by Rev. Donavon Riley
One of the significant teachings that led to Luther being summoned to Augsburg (to defend his teachings against charges of heresy) was his take on Christian righteousness. Late medieval theologians taught that a Christian, a true Christian, is one who has faith and is becoming better. Faith was formed by the love of God, and was formed continuously, refined and improved, by acts of love.
For late medieval theologians, a Christian’s righteousness was a process, a progressive sanctification, that happened through God’s infusion of grace. This grace was poured into a Christian specifically through the sacrifice of the Mass, confession, and penance. Special ‘spiritual works’ also contributed to a Christian’s progress in sanctification and his overall growth in righteousness. In this way, the Papacy made itself indispensable to a Christian’s salvation. Apart from the Church, there could be no proper dispensation of grace and therefore no improvement in righteousness or progress in sanctification.
This brought Luther into direct confrontation with not just local church authorities, but with the entire papal system. During his lectures on the Psalm and then Romans he’d begun to see that the biblical teaching and the papal teaching on righteousness were at odds. This was a total revolution for Luther that carried him further and further away from the religion of his fathers.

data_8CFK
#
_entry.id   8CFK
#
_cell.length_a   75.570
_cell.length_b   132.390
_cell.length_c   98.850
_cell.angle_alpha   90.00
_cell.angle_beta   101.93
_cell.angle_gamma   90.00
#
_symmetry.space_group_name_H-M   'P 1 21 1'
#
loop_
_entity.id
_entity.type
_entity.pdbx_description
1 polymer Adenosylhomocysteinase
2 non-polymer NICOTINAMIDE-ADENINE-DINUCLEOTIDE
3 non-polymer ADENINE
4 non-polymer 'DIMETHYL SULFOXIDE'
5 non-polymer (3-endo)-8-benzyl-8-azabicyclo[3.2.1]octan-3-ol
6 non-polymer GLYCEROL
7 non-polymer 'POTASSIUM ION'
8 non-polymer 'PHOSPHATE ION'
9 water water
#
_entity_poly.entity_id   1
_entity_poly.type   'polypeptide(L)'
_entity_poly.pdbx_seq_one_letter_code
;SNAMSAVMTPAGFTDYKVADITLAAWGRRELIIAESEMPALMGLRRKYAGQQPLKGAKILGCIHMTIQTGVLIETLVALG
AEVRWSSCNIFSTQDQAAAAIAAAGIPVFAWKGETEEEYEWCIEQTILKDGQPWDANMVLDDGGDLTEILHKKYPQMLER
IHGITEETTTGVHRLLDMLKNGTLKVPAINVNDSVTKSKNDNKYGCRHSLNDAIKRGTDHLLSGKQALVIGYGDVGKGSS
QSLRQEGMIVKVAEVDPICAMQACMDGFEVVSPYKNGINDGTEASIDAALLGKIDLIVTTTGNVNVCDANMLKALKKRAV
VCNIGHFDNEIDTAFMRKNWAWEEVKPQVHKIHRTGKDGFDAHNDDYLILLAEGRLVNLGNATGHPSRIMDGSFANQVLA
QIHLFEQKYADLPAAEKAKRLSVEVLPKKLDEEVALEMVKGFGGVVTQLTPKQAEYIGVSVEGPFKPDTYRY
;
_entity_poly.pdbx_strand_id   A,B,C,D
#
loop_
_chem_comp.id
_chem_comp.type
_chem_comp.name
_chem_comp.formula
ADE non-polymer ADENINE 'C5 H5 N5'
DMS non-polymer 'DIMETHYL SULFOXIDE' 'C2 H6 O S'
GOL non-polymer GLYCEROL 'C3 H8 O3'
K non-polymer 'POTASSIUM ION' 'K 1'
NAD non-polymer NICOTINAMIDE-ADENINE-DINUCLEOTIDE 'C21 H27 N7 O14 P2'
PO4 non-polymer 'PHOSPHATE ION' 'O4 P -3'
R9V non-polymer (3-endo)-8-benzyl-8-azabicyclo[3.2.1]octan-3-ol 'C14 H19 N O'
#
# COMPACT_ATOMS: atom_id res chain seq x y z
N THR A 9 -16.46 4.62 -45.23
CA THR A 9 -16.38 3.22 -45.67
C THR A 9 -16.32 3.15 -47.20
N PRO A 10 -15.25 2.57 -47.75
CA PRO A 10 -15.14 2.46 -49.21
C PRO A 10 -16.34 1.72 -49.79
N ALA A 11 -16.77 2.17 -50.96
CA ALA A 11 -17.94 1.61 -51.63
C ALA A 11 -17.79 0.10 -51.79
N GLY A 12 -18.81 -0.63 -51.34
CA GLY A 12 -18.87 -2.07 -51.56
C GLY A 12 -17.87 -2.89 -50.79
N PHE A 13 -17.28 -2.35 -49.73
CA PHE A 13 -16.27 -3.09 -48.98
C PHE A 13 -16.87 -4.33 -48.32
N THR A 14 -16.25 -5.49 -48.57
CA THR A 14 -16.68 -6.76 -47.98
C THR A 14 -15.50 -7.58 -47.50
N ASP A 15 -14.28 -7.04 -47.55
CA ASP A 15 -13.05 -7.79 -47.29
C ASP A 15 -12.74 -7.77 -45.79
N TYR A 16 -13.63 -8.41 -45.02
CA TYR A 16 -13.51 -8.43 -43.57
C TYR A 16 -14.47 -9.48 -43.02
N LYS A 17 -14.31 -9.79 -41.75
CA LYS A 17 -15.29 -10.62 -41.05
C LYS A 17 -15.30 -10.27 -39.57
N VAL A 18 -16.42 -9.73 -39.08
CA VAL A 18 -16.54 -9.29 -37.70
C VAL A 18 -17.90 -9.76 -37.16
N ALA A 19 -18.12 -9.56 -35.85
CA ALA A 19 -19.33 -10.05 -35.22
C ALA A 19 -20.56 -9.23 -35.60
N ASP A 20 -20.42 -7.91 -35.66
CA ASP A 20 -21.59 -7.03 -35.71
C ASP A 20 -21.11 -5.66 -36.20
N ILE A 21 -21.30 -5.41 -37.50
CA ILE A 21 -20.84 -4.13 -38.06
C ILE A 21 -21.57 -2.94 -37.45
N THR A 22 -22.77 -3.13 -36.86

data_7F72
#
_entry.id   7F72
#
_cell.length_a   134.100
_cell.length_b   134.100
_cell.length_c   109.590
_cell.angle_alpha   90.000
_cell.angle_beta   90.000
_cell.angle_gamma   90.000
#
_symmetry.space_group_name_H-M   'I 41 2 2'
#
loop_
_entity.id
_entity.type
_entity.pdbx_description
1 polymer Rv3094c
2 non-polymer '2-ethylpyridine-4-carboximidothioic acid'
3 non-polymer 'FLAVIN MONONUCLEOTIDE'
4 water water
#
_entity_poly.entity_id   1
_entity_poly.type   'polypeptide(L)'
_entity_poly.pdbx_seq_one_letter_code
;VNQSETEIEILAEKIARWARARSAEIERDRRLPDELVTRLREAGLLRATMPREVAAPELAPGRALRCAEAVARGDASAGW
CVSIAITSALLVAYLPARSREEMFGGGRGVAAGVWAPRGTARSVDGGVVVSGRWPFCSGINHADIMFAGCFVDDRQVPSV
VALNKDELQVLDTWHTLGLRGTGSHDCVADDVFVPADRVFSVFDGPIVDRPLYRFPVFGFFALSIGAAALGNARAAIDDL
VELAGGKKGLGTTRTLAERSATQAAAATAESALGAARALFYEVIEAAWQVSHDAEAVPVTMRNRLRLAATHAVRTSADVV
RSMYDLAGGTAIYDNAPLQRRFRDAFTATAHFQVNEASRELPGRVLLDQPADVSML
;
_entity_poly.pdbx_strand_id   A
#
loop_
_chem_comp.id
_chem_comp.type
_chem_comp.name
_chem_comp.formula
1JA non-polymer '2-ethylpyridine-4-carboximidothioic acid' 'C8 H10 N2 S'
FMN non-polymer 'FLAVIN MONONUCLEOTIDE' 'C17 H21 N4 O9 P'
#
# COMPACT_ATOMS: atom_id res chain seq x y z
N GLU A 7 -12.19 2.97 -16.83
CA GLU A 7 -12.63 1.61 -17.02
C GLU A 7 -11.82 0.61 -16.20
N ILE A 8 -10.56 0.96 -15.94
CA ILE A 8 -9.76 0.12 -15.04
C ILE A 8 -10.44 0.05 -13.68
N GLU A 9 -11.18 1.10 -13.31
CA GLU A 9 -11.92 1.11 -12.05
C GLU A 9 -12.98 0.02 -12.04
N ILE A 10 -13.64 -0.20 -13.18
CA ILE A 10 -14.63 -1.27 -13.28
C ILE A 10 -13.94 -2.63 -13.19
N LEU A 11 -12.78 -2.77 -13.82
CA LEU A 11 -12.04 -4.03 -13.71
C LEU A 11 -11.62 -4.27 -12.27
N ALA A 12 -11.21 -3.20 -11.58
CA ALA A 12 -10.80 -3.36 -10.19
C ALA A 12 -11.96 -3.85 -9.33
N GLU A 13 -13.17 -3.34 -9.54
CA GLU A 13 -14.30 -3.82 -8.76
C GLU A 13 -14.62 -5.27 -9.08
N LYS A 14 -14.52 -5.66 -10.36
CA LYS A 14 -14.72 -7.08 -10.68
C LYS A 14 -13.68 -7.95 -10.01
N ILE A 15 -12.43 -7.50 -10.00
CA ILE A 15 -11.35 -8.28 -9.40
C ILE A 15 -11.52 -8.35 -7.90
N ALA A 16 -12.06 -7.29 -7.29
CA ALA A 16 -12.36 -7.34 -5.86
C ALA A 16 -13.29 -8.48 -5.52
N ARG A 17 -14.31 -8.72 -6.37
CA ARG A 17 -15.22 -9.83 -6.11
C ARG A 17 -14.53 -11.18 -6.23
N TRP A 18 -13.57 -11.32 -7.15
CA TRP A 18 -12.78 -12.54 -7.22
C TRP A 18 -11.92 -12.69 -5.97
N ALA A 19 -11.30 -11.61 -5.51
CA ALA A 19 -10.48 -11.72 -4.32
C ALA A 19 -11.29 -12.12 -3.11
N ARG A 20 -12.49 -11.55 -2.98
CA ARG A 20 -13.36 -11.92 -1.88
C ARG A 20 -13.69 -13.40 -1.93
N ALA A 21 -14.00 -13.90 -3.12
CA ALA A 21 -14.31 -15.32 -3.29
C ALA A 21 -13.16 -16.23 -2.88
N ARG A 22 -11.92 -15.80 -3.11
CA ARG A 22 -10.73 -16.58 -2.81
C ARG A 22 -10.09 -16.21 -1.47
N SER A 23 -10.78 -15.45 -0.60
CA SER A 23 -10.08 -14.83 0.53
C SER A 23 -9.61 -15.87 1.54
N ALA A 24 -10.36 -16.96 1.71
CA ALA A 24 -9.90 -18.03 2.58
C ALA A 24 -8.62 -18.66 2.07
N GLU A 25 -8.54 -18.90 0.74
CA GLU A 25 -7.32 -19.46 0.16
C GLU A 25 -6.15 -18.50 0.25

Luther taught that a Christian is righteous and a sinner at the same time. A Christian is righteous on account of Jesus’ work for him, not because of his work for God. Thus, those who are faithful are always beginning again, daily, to live in Christ through faith. And as for works, and spiritual works in particular, they contribute nothing to a Christian’s righteousness before God. Instead, because a Christian knows he is righteous on account of Christ he is freed from worry about whether his works for the neighbor are pleasing to God. For Luther, the truly faithful do not live always by loving God, but a Christian lives by God always loving him.
This eventually led to Luther’s critique of religious authorities, because if a Christian is simultaneously righteous and sinful, every day, all day, until the moment of death, then the Church (specifically, the papacy) has no special charge from God to dispense grace or guide a Christian in works that improved and bettered faith. Instead, all religious authorities, even the Pope, Luther concluded, are set in positions of authority by Christ Jesus, and therefore it is Christ, not any person, who is the actual authority in the Church.
This teaching resulted in Luther being summoned to Augsburg. He had not only contradicted the teaching of the theologians of the church, but he’d taught that the Pope wasn’t the final and ultimate church authority. Only Christ Jesus can make that claim. So, it’s little surprise then that Luther caused so much rage and anxiety amongst family, friends, colleagues, students, and especially his opponents.
Next week, we will examine Luther in Augsburg and his conversations with Cajetan.
Rev. Donavon Riley is the pastor of St. John’s Evangelical Lutheran Church in Webster, Minnesota. He is also the online content manager for Higher Things.